A while back, I did a talk for the Scottish Goldsmiths Trusts Ethical Making Ambassadors.  I asked you for your definition of what words such as ethical, sustainable, recycled etc meant and you responded generously.  The point I wanted to make to the student ambassadors was that everyone will have a different definition and that’s ok, but as jewellers, what’s important for honesty and transparency is to be clear to our customers what we mean when we talk about those things.  I talk about my ethics a lot on social media but I promised that I would write some posts in more detail and this is the first of a few.

Being ethical, to me, is about considering and thinking deeply about all aspects of how I do business and how I can make changes for the better.

Things such as:

The way I treat my customers and suppliers

The due diligence I undertake when I’m deciding from whom and where to source things

Who and what I want to support and what I absolutely do not want to support

To whom I make charitable donations and, for instance, choosing to make a donation rather than sending Christmas cards

The little things like the brands of loo roll (recycled from SUMA) washing up liquid (Ecover) soap (Faith in Nature) and 100% recycled printer paper

Providing free feminine hygiene products in our loo for anyone who needs them

Providing a ramp at our front door to make life easier for anyone who needs it

Recycling and reusing packaging materials and using paper rather than plastic tape

The paint I chose when decorating my lovely shop (more environmentally friendly – The Little Greene Paint Co and Brouns & Co).  Repairing rather than stripping everything out and renewing, sensitively upgrading windows and insulation.  Buying antique furniture rather than new (much nicer too).

Being vegan and running a vegan business.  There are so many alternatives to using animals for anything, whether for food (there is absolutely no such thing as humane slaughter), sport (lets go shoot hundreds of sentient birds for “fun”), or testing (when there are other options) and not for polishing compounds, polishing mops, tools, glue etc.  After all, if we can live a happy, healthy life without harming animals why wouldn’t we?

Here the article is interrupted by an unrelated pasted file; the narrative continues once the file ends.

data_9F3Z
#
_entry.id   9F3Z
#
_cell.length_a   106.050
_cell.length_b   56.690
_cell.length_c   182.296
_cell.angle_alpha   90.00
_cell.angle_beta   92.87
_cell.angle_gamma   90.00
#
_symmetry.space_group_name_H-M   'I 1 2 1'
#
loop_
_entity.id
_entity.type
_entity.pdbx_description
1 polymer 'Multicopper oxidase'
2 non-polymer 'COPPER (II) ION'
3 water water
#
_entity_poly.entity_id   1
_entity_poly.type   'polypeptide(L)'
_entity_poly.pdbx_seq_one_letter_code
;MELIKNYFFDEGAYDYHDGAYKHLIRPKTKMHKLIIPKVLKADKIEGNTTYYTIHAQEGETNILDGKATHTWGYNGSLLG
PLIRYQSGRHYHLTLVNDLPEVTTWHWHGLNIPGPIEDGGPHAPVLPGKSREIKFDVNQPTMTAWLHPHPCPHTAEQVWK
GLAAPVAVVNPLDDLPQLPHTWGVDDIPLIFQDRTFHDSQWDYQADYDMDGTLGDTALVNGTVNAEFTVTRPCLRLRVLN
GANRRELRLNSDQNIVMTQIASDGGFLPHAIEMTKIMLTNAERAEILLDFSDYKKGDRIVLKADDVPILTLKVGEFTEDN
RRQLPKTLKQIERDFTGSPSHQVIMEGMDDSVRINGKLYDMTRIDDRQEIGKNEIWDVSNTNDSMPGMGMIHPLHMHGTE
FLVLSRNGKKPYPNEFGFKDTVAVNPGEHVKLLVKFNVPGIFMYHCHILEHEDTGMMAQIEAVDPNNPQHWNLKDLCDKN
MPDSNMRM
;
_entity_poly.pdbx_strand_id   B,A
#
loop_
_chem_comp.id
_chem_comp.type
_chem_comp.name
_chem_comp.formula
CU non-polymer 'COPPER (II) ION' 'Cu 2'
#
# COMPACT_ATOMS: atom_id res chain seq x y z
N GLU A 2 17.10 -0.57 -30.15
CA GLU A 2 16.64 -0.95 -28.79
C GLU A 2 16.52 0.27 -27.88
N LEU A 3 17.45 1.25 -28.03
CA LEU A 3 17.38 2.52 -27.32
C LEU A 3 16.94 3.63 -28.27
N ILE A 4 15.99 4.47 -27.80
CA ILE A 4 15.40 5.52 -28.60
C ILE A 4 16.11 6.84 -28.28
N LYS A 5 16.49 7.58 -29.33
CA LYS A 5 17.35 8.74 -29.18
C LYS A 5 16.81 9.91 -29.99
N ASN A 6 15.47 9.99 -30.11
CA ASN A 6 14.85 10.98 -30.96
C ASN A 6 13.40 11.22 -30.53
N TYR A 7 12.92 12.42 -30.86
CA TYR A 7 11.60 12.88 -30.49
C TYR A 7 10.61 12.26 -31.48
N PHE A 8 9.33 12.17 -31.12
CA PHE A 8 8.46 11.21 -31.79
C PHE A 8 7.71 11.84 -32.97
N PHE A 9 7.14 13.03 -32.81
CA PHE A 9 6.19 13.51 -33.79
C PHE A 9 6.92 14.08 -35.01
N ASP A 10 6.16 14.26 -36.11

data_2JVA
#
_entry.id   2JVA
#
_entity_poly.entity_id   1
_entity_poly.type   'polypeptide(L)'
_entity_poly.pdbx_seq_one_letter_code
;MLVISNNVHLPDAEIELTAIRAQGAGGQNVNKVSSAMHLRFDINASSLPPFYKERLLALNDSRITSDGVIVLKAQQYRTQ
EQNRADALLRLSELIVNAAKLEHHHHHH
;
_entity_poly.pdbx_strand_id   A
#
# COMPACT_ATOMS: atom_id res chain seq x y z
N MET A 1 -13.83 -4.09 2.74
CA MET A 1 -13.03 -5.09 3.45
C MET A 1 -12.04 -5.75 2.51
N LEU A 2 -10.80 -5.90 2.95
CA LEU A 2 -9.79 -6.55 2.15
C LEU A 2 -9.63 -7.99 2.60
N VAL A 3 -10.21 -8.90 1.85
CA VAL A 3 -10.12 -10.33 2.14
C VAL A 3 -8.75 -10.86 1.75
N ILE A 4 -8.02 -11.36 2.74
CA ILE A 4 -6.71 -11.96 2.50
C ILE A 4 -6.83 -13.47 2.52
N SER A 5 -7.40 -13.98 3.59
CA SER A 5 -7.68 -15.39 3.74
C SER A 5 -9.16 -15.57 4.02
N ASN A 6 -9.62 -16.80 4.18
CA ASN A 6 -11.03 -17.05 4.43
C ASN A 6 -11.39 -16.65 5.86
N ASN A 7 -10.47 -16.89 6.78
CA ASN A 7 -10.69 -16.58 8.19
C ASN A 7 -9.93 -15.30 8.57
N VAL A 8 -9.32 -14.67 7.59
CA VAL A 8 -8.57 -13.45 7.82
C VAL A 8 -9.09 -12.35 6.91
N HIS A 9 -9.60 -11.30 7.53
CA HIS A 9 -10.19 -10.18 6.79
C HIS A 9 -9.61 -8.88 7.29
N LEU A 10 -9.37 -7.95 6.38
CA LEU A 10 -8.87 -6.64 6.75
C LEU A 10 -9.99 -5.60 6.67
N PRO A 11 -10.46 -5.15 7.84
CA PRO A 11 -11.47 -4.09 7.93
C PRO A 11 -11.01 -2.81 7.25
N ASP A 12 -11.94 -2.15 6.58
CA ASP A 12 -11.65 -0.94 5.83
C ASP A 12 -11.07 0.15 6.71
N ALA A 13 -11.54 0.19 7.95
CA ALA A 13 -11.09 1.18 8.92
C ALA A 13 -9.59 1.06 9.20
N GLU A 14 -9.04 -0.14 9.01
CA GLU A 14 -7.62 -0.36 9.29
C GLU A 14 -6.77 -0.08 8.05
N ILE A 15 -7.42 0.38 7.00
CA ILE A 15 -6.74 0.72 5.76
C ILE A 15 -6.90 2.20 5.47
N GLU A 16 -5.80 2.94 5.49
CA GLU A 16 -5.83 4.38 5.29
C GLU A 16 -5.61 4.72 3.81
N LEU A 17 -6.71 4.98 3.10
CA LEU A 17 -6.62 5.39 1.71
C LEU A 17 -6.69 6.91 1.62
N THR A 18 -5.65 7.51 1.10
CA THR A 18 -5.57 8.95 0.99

Supporting artisanal miners, but also supporting recycled metals and stones (less environmental impact, less energy use and less carbon)

Who I bank with (The Co-operative Bank)

Where I buy my water and electricity (100% renewable electricity from Ecotricity, Everflow builds wells in developing countries)

Not currently supporting a tree planting scheme because I can’t find one that doesn’t kill deer to protect trees.

Giving you the best advice I can

Being open and transparent about what I do, and about the pros and cons of jewellery sourcing.

Choosing to remodel lots of jewellery because it’s the most sustainable way to get new jewellery and because there’s a higher level of traceability as you’re re-using your own metal and stones AND you get to keep all of those precious memories

Choosing not to provide a fancy “unboxing” experience.  Our card boxes, or handmade wooden boxes arrive in recycled packaging.  It might not be the swanky way to do it, but it avoids all those layers of tissue and ribbon and stickers and god knows what else that just end up in the bin

Choosing jewellery packaging that prioritises sustainability over a typically “high end” aesthetic.  Those posh boxes you see in the high end jewellers are created from multiple layers of card, laminated paper, metal, wood, glue, flocked foam, foil and synthetic fabrics.  They can’t be recycled and go straight to landfill.  Instead I use recycled, recyclable and compostable folded card boxes that are glue free and printed with vegan ink, alongside beautiful hand made wooden boxes made from wooden offcuts from a fine furniture maker who only uses UK timber.

I print the absolute minimum, choosing plant inks and recycled paper and card to ensure that everything is compostable.  My thank you notes are also beautiful bookmarks.

I don’t mass produce jewellery – it’s wasteful of energy and resources, plus it creates unnecessary carbon (and other) emissions and waste products.  I make to order instead.

I look for alternatives to chemicals e.g. citric acid instead of jewellery pickle (something we use to clean oxidation from metal).

I encourage you to buy less but buy better.  Only buy things that you really love and that are built to last.  Something I also do.

And then there’s the other things I do, which is what many businesses would say on their own gives them ethical credentials: fair pay, equal opportunities, no child labour, conflict free diamonds (which is utter nonsense – a Kimberley Process Certificate is not worth the paper it’s written on.

This is just a snapshot in time.

I am not perfect, the jewellery trade is far from perfect, but I do believe I am and that I run, an ethical business.  Judge for yourself.